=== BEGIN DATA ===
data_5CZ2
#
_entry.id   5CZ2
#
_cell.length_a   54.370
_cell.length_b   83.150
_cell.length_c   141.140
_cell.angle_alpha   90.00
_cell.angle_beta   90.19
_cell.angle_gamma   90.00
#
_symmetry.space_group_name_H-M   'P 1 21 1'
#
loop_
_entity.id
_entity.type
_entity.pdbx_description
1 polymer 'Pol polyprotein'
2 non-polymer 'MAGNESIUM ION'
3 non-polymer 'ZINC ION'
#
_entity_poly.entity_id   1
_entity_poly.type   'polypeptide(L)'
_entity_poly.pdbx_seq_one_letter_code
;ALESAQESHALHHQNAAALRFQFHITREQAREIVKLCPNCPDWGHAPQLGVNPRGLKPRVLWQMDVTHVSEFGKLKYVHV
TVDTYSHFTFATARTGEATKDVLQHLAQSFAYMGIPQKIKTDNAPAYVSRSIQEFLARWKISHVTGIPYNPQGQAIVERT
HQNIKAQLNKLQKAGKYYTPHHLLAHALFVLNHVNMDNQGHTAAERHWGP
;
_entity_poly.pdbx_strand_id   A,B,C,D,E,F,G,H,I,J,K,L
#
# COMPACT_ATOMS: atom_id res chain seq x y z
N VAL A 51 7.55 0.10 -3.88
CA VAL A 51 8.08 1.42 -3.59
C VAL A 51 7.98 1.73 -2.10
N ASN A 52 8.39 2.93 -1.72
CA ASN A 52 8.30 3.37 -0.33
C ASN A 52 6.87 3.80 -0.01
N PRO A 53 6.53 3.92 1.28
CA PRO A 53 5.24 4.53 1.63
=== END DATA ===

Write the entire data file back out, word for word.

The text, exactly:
data_5CZ2
#
_entry.id   5CZ2
#
_cell.length_a   54.370
_cell.length_b   83.150
_cell.length_c   141.140
_cell.angle_alpha   90.00
_cell.angle_beta   90.19
_cell.angle_gamma   90.00
#
_symmetry.space_group_name_H-M   'P 1 21 1'
#
loop_
_entity.id
_entity.type
_entity.pdbx_description
1 polymer 'Pol polyprotein'
2 non-polymer 'MAGNESIUM ION'
3 non-polymer 'ZINC ION'
#
_entity_poly.entity_id   1
_entity_poly.type   'polypeptide(L)'
_entity_poly.pdbx_seq_one_letter_code
;ALESAQESHALHHQNAAALRFQFHITREQAREIVKLCPNCPDWGHAPQLGVNPRGLKPRVLWQMDVTHVSEFGKLKYVHV
TVDTYSHFTFATARTGEATKDVLQHLAQSFAYMGIPQKIKTDNAPAYVSRSIQEFLARWKISHVTGIPYNPQGQAIVERT
HQNIKAQLNKLQKAGKYYTPHHLLAHALFVLNHVNMDNQGHTAAERHWGP
;
_entity_poly.pdbx_strand_id   A,B,C,D,E,F,G,H,I,J,K,L
#
# COMPACT_ATOMS: atom_id res chain seq x y z
N VAL A 51 7.55 0.10 -3.88
CA VAL A 51 8.08 1.42 -3.59
C VAL A 51 7.98 1.73 -2.10
N ASN A 52 8.39 2.93 -1.72
CA ASN A 52 8.30 3.37 -0.33
C ASN A 52 6.87 3.80 -0.01
N PRO A 53 6.53 3.92 1.28
CA PRO A 53 5.24 4.53 1.63